Likewise, a top-notch realtor will be able to provide websites, statistics and other information regarding schools in the area. This information will allow the buyers to make informed decisions on their own without being swayed by the opinions of their realtor.
What do the utilities cost?
Asking the seller to be upfront in providing copies of a year’s worth of utility bills is the best way to deal with this question. They could be on hand immediately because sellers expect this to be a common question from potential buyers.
How old is the furnace or AC unit?
An experienced realtor is good with a serial number. The manufactured date is within the serial number on those items. It’s the same with other significant items, say a water heater for instance. The homeowner is usually able to disclose the date of a roof replacement. If not, a roof inspector could gage the age fairly accurately by normal wear and tear factors.
How many homes should we look at before we settle on one?
To put it simply, politely pass along the information that the buyers will know it when they see it.
It’s the home you picture you and the family waking up in each morning. Or, you catch yourself mentally arranging your stuff here and there.
Odds are they knew that all ready. They’ll understand what you’re saying.
What’s my bottom dollar?
As realtors, we can advise the buyer what they might offer for a house. Ultimately, though, the decision as to how much they will afford is the buyer’s decision alone.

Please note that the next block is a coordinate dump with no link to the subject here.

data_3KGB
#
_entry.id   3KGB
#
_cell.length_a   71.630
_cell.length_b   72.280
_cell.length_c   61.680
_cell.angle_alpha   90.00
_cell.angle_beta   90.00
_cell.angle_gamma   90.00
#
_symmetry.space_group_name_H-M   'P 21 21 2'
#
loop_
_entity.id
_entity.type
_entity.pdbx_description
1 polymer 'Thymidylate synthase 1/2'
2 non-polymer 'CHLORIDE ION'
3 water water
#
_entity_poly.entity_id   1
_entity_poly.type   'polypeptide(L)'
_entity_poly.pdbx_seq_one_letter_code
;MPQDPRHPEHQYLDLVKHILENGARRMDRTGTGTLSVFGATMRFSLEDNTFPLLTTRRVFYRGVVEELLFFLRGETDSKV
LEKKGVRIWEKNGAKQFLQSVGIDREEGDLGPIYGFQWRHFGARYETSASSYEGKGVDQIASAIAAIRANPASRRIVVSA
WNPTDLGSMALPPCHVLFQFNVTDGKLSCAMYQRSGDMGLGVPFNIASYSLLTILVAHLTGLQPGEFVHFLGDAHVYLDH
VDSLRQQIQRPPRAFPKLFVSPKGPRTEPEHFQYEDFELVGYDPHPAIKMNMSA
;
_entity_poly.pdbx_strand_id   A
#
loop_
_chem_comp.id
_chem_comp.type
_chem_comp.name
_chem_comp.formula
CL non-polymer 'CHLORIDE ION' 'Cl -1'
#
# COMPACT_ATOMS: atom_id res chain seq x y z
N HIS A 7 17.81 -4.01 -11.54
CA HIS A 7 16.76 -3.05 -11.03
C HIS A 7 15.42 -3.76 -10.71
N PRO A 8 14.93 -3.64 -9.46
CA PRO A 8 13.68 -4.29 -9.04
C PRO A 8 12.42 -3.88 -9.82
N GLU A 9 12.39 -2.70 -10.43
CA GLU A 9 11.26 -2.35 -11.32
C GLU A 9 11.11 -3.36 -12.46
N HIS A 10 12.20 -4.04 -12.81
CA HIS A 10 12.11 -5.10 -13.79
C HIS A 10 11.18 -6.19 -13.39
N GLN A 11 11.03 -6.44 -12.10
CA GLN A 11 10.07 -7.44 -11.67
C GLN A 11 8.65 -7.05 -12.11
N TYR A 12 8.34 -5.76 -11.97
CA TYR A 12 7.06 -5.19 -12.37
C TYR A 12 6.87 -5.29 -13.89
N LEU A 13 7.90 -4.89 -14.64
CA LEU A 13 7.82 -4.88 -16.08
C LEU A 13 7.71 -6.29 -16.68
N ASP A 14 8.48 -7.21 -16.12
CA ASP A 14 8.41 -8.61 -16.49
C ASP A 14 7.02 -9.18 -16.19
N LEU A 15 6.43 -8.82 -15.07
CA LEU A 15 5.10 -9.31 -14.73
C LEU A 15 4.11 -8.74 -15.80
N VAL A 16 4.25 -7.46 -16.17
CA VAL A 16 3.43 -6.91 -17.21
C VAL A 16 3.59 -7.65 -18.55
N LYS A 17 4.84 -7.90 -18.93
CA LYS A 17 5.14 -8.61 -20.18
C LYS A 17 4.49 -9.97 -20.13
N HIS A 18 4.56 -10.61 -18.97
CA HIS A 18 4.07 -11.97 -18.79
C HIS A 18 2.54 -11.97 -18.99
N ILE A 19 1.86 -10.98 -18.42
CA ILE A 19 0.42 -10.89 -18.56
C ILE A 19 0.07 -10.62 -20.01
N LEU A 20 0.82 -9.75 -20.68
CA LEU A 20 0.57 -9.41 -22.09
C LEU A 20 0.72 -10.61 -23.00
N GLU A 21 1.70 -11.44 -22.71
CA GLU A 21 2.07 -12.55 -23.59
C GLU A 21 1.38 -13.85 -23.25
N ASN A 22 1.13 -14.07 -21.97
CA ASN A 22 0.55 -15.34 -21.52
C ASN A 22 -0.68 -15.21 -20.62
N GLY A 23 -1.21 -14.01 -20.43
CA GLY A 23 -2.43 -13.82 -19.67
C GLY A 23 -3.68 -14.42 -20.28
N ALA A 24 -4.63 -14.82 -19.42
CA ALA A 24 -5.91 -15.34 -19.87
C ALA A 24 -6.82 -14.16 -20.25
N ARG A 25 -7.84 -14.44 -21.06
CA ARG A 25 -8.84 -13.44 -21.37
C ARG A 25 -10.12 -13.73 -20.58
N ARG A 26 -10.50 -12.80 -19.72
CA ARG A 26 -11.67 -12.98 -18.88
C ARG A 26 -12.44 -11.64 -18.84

What’s the earnest money’s purpose?
It is an amount given to the seller upon receipt of the offer made on the house. The buyer provides the seller with an amount of money to hold in escrow until the time of closing. The amount gets deducted from the total purchase price. Usually, the more significant the amount, the less worry attached that the deal will fall through.
Is it essential to do the final walk-through after the closing?
Yes. A lot can happen in those few weeks between the time you last stepped foot on the property and obtaining the keys in hand. Doing a final walk-through of the property is essential. The buyers should check for things like flushable toilets, working furnace and a/c, and if there is hot water.
When do we close?
Answer this question with a calm tone of voice, won’t you?